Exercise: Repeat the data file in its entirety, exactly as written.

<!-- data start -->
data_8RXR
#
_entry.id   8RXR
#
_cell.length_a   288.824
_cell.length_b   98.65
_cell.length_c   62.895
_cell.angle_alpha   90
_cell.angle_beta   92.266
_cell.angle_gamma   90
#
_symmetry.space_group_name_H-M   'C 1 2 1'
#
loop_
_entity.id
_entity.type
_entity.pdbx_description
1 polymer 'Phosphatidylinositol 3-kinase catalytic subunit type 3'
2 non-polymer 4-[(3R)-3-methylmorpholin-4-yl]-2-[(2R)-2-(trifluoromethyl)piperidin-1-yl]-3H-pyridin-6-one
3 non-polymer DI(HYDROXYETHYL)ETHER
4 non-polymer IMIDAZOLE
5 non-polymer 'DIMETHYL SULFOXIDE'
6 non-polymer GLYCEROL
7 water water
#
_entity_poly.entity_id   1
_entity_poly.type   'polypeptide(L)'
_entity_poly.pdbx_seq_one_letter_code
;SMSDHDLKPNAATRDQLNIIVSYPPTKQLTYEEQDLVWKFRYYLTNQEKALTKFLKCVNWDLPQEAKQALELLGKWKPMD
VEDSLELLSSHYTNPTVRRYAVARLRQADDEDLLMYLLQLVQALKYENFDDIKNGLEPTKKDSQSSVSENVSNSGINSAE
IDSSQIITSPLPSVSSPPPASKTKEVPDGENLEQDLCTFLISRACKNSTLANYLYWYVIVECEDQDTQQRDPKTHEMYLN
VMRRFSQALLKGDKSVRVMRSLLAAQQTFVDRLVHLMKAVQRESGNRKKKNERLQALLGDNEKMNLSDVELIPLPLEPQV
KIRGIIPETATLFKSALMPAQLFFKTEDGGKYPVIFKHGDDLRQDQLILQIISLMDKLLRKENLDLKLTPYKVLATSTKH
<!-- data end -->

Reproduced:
data_8RXR
#
_entry.id   8RXR
#
_cell.length_a   288.824
_cell.length_b   98.65
_cell.length_c   62.895
_cell.angle_alpha   90
_cell.angle_beta   92.266
_cell.angle_gamma   90
#
_symmetry.space_group_name_H-M   'C 1 2 1'
#
loop_
_entity.id
_entity.type
_entity.pdbx_description
1 polymer 'Phosphatidylinositol 3-kinase catalytic subunit type 3'
2 non-polymer 4-[(3R)-3-methylmorpholin-4-yl]-2-[(2R)-2-(trifluoromethyl)piperidin-1-yl]-3H-pyridin-6-one
3 non-polymer DI(HYDROXYETHYL)ETHER
4 non-polymer IMIDAZOLE
5 non-polymer 'DIMETHYL SULFOXIDE'
6 non-polymer GLYCEROL
7 water water
#
_entity_poly.entity_id   1
_entity_poly.type   'polypeptide(L)'
_entity_poly.pdbx_seq_one_letter_code
;SMSDHDLKPNAATRDQLNIIVSYPPTKQLTYEEQDLVWKFRYYLTNQEKALTKFLKCVNWDLPQEAKQALELLGKWKPMD
VEDSLELLSSHYTNPTVRRYAVARLRQADDEDLLMYLLQLVQALKYENFDDIKNGLEPTKKDSQSSVSENVSNSGINSAE
IDSSQIITSPLPSVSSPPPASKTKEVPDGENLEQDLCTFLISRACKNSTLANYLYWYVIVECEDQDTQQRDPKTHEMYLN
VMRRFSQALLKGDKSVRVMRSLLAAQQTFVDRLVHLMKAVQRESGNRKKKNERLQALLGDNEKMNLSDVELIPLPLEPQV
KIRGIIPETATLFKSALMPAQLFFKTEDGGKYPVIFKHGDDLRQDQLILQIISLMDKLLRKENLDLKLTPYKVLATSTKH